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  5. Robert J. Witt


The 2011 James G. Woodburn Award
for Excellence in Teaching


Robert J. Witt.

Robert J. Witt
Engineering Physics

Engineers need to understand how to deconstruct a system—to understand their constraints and know what resources are at their disposal in tackling a problem. For Engineering Physics Professor Robert Witt's students, that lesson comes early and often.

In his sections of introductory mechanics courses Statics (EMA 201) and Dynamics (EMA 202), critical concepts challenge students—but more importantly, Witt challenges his students to prepare for—and deal with—ambiguity and incomplete information. “In a sense, a secondary goal of these classes is to help students gain the maturity necessary to succeed in our challenging upper-level courses,” says James Blanchard, professor and chair of the engineering physics department.

Witt lays the groundwork to help his students excel not only as engineers, but as lifelong learners.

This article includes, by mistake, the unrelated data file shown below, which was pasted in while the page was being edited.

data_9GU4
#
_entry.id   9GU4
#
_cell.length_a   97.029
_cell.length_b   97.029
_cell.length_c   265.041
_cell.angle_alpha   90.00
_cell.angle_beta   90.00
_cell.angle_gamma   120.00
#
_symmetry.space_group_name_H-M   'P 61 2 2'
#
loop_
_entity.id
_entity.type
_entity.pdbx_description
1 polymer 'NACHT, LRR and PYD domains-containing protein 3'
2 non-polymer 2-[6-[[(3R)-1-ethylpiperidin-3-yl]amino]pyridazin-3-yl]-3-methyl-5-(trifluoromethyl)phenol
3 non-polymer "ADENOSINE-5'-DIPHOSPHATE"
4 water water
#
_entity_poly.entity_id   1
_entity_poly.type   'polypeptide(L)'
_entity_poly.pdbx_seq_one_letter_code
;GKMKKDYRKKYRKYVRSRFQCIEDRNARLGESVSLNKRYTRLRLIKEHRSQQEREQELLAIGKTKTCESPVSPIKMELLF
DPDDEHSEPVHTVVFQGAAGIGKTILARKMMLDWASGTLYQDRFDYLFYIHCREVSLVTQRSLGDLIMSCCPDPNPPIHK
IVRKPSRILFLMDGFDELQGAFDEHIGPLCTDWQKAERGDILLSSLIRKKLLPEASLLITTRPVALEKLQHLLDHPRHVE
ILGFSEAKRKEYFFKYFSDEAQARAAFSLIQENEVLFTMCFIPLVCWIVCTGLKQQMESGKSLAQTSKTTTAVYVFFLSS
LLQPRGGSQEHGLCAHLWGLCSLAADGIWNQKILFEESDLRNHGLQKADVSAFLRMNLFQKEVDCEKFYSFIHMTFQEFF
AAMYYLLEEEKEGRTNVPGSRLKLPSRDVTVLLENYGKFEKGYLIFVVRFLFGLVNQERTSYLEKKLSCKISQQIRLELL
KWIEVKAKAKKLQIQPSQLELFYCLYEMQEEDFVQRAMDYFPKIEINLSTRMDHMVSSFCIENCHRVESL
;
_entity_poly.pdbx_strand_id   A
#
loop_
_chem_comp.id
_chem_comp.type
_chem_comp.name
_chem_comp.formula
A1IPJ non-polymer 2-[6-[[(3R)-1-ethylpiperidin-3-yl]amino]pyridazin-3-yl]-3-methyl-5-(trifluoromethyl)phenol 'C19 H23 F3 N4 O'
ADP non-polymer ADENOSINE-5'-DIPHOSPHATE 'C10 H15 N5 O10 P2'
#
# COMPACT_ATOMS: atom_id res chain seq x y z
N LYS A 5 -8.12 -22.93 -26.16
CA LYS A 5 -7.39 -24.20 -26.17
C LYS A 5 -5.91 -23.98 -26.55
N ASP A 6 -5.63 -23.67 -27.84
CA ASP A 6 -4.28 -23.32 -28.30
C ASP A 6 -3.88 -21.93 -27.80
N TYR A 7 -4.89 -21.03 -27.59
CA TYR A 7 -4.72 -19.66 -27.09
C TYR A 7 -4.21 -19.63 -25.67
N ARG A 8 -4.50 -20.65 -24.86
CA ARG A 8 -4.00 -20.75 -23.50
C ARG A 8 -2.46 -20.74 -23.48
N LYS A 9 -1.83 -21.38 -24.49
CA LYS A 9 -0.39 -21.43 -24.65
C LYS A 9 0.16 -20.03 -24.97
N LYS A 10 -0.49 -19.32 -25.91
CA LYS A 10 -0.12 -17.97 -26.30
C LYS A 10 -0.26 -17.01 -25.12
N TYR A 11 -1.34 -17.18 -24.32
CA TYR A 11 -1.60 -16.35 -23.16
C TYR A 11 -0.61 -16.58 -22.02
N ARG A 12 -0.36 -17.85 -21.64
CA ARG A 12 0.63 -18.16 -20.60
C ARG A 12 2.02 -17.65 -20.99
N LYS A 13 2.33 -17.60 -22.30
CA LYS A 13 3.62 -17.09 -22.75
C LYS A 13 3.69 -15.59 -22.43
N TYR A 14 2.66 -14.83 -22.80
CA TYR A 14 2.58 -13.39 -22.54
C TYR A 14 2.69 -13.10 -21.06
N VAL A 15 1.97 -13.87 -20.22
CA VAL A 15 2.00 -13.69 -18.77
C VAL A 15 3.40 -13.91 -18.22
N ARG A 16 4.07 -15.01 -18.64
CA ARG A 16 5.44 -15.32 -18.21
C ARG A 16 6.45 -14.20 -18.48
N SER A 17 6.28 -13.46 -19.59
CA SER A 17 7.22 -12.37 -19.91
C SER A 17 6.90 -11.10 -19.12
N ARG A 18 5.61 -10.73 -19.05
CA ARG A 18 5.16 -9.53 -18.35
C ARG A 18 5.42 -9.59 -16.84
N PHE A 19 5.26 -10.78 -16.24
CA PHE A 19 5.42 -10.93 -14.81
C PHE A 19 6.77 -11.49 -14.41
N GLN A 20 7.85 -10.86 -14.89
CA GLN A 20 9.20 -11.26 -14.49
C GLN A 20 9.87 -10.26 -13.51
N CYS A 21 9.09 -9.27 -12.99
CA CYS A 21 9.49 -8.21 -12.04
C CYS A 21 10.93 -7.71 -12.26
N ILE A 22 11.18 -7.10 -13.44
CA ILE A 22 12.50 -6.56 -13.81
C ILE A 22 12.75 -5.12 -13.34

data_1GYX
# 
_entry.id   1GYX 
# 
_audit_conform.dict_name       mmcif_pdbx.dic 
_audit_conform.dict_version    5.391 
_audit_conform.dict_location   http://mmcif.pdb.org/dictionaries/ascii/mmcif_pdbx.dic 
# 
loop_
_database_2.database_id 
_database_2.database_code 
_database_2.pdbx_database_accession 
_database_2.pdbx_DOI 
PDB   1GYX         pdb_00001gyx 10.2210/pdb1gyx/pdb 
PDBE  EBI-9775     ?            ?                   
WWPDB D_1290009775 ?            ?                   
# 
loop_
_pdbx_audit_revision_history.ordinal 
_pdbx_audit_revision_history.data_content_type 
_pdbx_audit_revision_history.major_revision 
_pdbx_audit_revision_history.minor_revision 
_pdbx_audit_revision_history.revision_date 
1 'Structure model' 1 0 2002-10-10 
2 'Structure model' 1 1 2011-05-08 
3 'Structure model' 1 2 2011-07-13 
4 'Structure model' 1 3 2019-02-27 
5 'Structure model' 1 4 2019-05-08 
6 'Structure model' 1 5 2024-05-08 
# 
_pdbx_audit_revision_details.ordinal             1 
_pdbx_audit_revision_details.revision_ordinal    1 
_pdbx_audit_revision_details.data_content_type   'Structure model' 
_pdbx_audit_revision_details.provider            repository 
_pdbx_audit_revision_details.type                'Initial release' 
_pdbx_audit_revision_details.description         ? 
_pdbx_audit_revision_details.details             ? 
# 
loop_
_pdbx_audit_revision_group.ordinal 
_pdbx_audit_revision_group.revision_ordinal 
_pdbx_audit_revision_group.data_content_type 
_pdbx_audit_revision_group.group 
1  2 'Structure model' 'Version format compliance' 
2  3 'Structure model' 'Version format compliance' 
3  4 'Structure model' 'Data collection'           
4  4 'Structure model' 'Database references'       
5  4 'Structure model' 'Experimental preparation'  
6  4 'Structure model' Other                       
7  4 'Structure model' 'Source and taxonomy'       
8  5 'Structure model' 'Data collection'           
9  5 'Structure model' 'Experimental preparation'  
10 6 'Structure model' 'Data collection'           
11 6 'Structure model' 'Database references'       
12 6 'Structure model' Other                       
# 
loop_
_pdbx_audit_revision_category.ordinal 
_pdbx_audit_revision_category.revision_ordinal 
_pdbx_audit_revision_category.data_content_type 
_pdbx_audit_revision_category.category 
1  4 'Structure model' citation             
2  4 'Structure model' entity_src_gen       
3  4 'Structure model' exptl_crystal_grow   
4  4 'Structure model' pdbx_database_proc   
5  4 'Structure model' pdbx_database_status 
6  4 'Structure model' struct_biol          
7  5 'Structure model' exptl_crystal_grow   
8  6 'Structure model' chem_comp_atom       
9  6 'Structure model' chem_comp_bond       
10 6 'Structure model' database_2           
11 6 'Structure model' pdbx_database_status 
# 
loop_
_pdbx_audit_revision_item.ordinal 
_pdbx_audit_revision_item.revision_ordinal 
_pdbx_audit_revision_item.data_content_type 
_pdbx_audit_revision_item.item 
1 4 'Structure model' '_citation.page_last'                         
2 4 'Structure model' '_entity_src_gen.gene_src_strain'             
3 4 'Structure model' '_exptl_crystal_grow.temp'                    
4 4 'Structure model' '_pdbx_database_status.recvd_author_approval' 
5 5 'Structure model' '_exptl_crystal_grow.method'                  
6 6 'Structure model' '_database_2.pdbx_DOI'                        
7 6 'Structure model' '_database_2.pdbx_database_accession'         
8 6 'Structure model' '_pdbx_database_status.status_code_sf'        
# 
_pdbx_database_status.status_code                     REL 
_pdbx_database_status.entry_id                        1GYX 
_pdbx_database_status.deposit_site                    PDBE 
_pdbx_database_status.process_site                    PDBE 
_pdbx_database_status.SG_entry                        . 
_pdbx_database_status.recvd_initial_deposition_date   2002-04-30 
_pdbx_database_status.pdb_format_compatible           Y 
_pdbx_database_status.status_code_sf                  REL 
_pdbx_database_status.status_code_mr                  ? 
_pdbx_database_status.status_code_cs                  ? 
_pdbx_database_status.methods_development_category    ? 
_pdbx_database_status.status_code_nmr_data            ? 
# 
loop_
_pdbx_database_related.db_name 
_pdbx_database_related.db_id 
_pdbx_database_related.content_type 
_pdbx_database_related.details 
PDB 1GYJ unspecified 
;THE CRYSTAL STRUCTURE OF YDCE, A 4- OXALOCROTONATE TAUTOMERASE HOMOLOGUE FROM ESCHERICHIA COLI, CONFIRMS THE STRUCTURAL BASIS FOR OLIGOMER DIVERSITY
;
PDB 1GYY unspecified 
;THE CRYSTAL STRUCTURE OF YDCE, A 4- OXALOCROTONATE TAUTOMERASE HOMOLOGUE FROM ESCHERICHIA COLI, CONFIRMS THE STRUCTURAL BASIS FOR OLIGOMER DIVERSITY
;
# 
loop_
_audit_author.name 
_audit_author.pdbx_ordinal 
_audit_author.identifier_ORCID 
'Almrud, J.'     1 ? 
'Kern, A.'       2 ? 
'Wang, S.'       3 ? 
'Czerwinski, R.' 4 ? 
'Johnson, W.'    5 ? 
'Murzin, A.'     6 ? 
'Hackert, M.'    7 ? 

Rapid technological advancement over his 25 years in teaching have expanded the limits of the higher education at a breakneck pace, but Witt has worked tirelessly to adapt his teaching style to the 21st-century classroom. He has collaborated with colleagues at UW-Madison, at Penn State and at McGraw-Hill to improve distance learning through effective online homework systems for teaching statics and dynamics. Witt also plans to expand the limits of the classroom format by teaching his statics course in the new, technology-rich WisCEL space in Wendt Commons.

Holistic thinking—seeing all the components of a system and how they interact—is an invaluable skill for engineers. Witt weaves that philosophy into his lectures; for example, when his students learn the ins and outs of using programming within MatLab, they also learn how the abstracted utilities within the programming environment function, so that they better understand the strengths and limits that will affect their programs. For his reactor engineering courses, Witt has developed curriculum for students that takes a tremendous number of details—both in the physics and the structural mechanics of reactor design—and contextualizes them to the realities of designing nuclear facilities, building on lessons from his experience investigating the Three Mile Island reactors. “No one else in the United States provides this level of detail in a comparable undergraduate reactor engineering course,” says Blanchard.